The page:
WMATA to adopt Clever Devices for bus AVL

Last night, I was looking at a WMATA RFI for “GIS-based Transit Network Management Software” when I came across the following bit (emphasis mine):

Integrating data and providing support across several other enterprise applications, including…automated vehicle location tracking (Orbital, to be migrated to Clever)

That WMATA uses OrbCAD is a well-known fact, but what is new here is that WMATA intends to migrate to Clever Devices’ bus AVL offering. There was an RFP out earlier in the year for electronics upgrades for the Metrobus fleet, and I assume that this is the result of that RFP.

Aside from the fact that this move will result in substantially better tracking for the Metrobus fleet, it will be interesting to see whether WMATA continues to use NextBus to generate and disseminate arrival time predictions, or if they instead choose to use Clever’s own BusTime for that purpose.

I’m not sure if there’s any good reason for WMATA to continue using NextBus after they migrate to Clever for AVL; the split-system approach, with WMATA using one vendor’s technology for AVL and another’s (in this case NextBus) for predictions is somewhat unusual. WMATA must maintain extra infrastructure to send the raw AVL data to NextBus and then use the NextBus API to fetch predictions for internal use and dissemination through the WMATA developer API. With a BusTime server hosted internally, WMATA would have more control over the environment and internal use of the data.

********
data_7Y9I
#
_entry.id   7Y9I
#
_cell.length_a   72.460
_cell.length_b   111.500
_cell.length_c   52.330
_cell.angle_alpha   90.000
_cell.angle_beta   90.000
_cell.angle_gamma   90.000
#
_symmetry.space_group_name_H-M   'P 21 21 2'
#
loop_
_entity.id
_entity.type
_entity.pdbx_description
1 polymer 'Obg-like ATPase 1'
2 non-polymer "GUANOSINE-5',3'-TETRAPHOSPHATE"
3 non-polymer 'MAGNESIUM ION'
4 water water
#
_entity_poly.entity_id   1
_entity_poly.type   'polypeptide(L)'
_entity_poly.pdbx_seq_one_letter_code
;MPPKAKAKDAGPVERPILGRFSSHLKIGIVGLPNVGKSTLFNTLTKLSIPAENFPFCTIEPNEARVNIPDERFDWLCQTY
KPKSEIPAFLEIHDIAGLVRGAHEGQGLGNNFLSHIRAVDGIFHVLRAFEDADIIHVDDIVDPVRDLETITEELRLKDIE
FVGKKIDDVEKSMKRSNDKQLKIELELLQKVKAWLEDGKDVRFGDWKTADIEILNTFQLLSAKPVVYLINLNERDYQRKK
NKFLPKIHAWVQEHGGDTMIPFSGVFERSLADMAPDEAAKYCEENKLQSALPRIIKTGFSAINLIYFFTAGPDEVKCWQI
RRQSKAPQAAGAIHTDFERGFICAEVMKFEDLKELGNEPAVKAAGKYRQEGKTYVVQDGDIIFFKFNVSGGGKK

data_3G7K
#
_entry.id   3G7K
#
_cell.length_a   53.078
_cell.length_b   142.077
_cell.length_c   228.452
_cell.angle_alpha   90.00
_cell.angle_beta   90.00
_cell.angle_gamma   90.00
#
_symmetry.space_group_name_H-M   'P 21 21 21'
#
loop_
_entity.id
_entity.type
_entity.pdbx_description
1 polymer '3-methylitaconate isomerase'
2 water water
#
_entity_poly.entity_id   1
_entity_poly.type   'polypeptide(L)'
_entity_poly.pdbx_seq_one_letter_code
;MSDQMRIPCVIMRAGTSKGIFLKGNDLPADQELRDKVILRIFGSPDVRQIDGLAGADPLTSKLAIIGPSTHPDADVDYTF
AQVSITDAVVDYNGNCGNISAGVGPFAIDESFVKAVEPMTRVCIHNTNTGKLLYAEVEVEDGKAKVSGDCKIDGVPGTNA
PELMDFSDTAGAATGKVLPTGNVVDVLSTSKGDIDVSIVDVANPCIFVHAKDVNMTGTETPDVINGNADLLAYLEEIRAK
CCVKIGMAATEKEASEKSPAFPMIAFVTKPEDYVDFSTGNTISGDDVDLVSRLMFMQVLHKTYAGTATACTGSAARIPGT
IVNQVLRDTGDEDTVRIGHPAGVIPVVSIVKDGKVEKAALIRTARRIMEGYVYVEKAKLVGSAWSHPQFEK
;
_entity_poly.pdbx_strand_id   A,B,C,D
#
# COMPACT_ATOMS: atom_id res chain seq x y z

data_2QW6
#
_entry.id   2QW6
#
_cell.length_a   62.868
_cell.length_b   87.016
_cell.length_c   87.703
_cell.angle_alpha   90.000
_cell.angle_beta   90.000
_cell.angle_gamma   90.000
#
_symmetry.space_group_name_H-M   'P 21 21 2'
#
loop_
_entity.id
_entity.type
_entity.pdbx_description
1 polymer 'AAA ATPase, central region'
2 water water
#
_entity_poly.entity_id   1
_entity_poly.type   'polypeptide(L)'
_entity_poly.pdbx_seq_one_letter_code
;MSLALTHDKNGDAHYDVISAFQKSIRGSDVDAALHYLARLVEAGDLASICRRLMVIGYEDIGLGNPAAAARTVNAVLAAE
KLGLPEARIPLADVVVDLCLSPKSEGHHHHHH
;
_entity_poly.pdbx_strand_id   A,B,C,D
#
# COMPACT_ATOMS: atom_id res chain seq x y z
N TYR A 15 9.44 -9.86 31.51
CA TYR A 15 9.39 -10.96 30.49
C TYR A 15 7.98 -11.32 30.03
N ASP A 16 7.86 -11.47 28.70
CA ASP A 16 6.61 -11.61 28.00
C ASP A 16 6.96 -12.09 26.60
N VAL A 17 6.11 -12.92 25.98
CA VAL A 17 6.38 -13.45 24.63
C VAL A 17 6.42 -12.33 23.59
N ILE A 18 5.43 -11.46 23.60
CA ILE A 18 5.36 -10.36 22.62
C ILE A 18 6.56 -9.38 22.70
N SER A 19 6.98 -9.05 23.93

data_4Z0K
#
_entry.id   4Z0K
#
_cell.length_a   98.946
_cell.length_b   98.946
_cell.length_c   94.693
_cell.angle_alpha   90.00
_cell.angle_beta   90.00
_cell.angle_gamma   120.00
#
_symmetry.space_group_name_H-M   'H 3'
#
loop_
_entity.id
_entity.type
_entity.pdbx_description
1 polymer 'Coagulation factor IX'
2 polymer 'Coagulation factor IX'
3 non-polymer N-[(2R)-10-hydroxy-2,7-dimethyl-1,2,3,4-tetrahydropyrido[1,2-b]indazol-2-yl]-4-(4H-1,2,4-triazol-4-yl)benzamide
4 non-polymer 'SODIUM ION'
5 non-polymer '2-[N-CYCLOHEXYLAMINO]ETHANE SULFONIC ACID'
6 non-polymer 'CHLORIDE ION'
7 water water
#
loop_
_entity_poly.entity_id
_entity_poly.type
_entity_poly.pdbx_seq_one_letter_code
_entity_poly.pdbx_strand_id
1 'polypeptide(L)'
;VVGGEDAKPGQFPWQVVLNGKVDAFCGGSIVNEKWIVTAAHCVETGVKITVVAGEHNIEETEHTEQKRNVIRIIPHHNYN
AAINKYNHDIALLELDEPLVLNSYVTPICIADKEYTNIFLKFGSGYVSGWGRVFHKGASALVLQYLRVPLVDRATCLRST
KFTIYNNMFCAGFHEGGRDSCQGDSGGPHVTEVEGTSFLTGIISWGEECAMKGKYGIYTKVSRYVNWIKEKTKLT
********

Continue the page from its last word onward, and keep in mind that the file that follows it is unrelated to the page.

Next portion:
In addition, unlike some competing AVL products, BusTime offers a fairly rich API (the link is to the CTA’s documentation, but the API is the same across BusTime instances). SIRI would be even better, but the Clever API is fine for now.

Plus, BusTime comes out-of-the-box with a fresh, modern-looking interface which agencies can customize with their colors and logos; see the CTA’s installation.

There’s a mobile site, too, and in case you were wondering, no, it does not expect you to know your stop codeā€”in fact, there isn’t even an option to input a stop code. For riders who already know where they are, being able to input the stop code directly saves some work having to first find the route in the list, then select the direction, then select the stop from the list (and for systems with many routes and many stops along each route, those lists can get unwieldy). A good compromise might be to follow the lead taken by OCTO and DC Circulator, and post QR codes at stops which link directly to the predictions for that stop; that lets riders bypass the hierarchy of selections while still avoiding the manual input.

I’m glad to see that WMATA will be adopting Clever’s AVL system; there’s nothing intrinsically wrong with OrbCAD, but its performance here in DC has not been stellar, and for modern applications, frequent and accurate data updates matter. With more frequent data updates, predictions will be more accurate, and applications built on real-time data analysis (like those to detect bus bunching) will be able to generate better results.